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Overcoming Market Challenges to Microgrids
The faster a broader market for micro-trading arrives, the more the capital markets will invest in microgrids.
The ideal microgrid mostly supports its host, but can buy to make up
occasional deficits, and can sell surplus when it can get a maximum
build-out of this model leads to unbundling, which then drives the
target price of power still lower. Clearly the subsidized model in
which net metering gets retail prices, i.e., in which local power
providers are paid for both power and distribution, is pretend. But if
the local power price is 15 cents, and 10 cents of that is maintaining
infrastructure, then the marginal price of power is closer to 5 cents,
which will make the break-even for site-based generation a more
The hybrid model
(sell when you can, buy when you must) destroys the traditional
assumptions for how to allocate the infrastructure costs fairly. A
fixed price for distribution, a monthly charge for having a meter on
your property, seems likely. Models may include membership, or vesting,
or any number of such organizing approaches. I am not trying to
describe those, here.
Many conversations around future power get wrapped around the axle of universal acceptance. The generally accepted model for technology diffusion and acceptance is as described by 1Everett Rogers is instructive here. Rogers divides the population into different groups, each with markedly different motivations in respect to a particular technology.
In particular, the
observations of Tara Hunt (“Miss Rogue”) are instructive. If you spend
all of your time focusing on solutions that are acceptable to the
majority, you will never win over the Early Adopters, and so you will
never successfully deploy anything. As regulated cost-recovery
entities, traditional utilities always aim at the late majority.
Special tariffs devised by the utilities commissions are not adequate
to overcome this structural problem.
In today’s markets (speaking with some hard-won experience here) the
ideal customer for a microgrid values something at higher than
commodity power value.
Each of these has a profile of generation and storage within the host site. But how much storage?
A microgrid should
have sufficient storage to charge while the sun shines and supply needs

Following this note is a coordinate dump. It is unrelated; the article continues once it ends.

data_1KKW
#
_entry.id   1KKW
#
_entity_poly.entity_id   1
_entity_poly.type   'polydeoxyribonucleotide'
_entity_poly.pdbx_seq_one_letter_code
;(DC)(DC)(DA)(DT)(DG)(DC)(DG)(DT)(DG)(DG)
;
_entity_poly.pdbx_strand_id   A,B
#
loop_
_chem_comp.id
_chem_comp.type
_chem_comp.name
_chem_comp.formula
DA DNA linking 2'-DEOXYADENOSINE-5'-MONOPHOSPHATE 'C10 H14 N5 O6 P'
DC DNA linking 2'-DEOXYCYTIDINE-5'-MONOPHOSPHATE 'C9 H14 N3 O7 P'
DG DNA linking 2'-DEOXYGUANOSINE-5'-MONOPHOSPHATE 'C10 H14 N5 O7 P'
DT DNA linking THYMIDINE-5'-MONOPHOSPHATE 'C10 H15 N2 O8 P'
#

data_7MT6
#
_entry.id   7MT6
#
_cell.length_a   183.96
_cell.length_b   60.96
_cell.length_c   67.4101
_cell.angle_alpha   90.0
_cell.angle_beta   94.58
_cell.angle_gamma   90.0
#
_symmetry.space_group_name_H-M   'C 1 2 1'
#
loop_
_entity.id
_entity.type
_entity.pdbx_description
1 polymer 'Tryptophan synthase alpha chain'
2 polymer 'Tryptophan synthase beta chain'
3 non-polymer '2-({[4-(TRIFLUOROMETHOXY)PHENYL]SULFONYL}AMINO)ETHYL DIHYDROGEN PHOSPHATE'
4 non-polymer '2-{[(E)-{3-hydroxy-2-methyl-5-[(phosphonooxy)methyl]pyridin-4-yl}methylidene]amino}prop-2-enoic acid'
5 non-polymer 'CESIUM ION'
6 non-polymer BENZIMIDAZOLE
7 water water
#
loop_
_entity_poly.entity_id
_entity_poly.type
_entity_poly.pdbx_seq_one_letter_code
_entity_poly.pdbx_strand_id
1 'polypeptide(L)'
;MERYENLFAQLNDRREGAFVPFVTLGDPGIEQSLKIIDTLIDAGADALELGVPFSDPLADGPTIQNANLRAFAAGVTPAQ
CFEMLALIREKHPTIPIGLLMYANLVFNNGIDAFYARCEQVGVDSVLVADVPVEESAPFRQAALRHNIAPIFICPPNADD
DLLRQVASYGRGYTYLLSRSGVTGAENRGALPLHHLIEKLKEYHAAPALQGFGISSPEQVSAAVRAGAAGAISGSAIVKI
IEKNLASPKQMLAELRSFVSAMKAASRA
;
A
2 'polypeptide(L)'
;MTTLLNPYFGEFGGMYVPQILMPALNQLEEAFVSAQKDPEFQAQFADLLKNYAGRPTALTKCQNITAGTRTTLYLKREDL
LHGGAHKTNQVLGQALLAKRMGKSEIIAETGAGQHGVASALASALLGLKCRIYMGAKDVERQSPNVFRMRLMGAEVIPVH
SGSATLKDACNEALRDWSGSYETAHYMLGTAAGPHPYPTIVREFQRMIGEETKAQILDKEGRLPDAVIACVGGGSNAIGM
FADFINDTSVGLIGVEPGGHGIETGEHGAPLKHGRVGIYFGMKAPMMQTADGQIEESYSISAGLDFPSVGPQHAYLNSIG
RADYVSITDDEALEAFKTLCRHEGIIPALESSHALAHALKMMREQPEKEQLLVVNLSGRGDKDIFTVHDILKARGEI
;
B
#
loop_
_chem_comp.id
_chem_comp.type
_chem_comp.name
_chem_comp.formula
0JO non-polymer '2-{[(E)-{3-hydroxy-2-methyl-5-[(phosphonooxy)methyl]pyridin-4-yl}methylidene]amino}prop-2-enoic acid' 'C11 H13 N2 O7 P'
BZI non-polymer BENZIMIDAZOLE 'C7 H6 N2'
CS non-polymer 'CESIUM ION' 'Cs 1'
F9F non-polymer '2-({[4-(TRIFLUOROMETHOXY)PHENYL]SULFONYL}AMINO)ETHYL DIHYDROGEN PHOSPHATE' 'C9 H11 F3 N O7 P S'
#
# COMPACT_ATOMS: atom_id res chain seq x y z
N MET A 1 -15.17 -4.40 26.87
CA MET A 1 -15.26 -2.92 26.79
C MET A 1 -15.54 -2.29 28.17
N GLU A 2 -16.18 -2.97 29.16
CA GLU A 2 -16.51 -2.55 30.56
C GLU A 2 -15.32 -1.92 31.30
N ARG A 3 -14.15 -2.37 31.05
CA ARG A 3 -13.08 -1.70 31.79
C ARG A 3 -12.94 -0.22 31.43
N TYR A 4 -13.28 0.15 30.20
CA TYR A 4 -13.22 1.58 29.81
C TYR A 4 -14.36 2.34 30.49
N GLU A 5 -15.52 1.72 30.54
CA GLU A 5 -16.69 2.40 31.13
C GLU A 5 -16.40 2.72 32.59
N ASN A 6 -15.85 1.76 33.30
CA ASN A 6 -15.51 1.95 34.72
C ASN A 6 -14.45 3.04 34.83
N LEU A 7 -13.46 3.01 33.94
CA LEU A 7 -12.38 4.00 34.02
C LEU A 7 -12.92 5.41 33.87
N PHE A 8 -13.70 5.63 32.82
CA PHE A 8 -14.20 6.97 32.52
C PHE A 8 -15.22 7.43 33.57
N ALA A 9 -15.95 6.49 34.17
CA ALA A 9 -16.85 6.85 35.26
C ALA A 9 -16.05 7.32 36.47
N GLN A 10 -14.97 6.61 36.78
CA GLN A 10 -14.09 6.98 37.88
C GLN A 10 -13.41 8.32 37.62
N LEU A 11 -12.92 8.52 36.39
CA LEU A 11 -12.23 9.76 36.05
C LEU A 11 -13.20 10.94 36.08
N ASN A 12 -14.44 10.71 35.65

all night (or whatever other profile fits the distributed generation
profile). It should have enough extra to last through, say, a week of
rain. It should have enough extra to pull through extreme events,
perhaps paired with a plan to reduce power consumption. Consider the
hurricane and two weeks of power supporting critical functions only….
The problem with this functional description is that it over-buys storage, and storage is expensive.
traditional means to effectively “increase” storage, i.e., improved
efficiency of course remains important. Efficiency gains means the same
storage lasts longer. That topic needs no introduction to readers of
this e-journal. High efficiency may reduce the ability of a site to
reduce demand in a crisis, so efficiency does not negate other issues.)
A model growing in popularity is third party ownership of the microgrid. For the capital markets to enter this space, a long term contract with the host for power provision gets much of the way there. Federal Investment Tax Credits may be part of the story, but those don’t pay for storage. A desirable model is to augment the contracted cash flows with some day trading in power markets. Unfortunately the market is so shallow that it is difficult to do any arbitrage on the forward curves of the day trading market.
The faster a
broader market for micro-trading arrives, the more the capital markets
will invest in microgrids. Given enough microgrids, trading between
microgrids will become an important way to broaden these markets. These
trades must be local, to offer reliability and resilience and to stay
within the bounds of distribution, and bankable, so the transactions
can have value to capital sources. Together, this suggests that
blockchain trading, particularly bankable such as open ledger, can play
a critical part in developing capital markets to fund microgrids.
1 Rogers, Everett (16 August 2003). Diffusion of Innovations, 5th Edition. Simon and Schuster. ISBN 978-0-7432-5823-4.
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